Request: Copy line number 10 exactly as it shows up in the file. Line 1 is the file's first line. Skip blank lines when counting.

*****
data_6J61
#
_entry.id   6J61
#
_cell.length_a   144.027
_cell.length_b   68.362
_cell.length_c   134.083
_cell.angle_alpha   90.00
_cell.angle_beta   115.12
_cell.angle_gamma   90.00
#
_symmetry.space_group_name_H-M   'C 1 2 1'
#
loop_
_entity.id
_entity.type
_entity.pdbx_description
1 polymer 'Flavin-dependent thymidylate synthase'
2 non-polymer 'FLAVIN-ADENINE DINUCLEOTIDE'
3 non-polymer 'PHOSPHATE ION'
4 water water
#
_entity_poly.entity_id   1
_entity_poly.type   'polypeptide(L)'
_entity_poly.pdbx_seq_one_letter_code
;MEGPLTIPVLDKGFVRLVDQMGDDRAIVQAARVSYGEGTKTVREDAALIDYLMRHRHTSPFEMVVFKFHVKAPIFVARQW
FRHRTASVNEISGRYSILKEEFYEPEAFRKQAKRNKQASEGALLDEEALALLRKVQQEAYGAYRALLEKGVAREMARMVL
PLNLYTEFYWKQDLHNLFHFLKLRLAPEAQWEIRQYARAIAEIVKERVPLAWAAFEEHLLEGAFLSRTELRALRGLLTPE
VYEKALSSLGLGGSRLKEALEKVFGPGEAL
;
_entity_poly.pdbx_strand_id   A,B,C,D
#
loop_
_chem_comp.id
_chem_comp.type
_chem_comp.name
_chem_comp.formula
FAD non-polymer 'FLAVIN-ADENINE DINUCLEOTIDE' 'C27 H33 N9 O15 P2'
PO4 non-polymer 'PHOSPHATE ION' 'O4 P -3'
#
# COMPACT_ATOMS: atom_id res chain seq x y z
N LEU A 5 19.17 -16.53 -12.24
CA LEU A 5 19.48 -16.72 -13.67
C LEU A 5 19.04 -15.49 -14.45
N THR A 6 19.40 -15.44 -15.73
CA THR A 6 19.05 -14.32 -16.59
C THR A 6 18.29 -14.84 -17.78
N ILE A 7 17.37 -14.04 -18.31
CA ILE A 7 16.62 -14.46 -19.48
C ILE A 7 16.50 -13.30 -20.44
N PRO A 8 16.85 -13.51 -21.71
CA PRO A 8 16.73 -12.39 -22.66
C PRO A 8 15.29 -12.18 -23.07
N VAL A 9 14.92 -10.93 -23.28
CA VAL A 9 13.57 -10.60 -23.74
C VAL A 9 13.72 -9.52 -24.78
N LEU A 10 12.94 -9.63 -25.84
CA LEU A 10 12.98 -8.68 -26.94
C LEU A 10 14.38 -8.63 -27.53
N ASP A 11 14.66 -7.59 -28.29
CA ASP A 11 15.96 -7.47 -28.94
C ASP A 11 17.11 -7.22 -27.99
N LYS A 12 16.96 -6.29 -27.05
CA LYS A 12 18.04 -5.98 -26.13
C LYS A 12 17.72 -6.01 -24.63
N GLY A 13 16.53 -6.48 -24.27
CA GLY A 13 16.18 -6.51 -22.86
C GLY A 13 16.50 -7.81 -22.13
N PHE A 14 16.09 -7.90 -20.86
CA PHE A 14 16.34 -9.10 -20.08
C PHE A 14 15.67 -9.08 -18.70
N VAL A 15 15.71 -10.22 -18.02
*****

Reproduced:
_cell.angle_gamma   90.00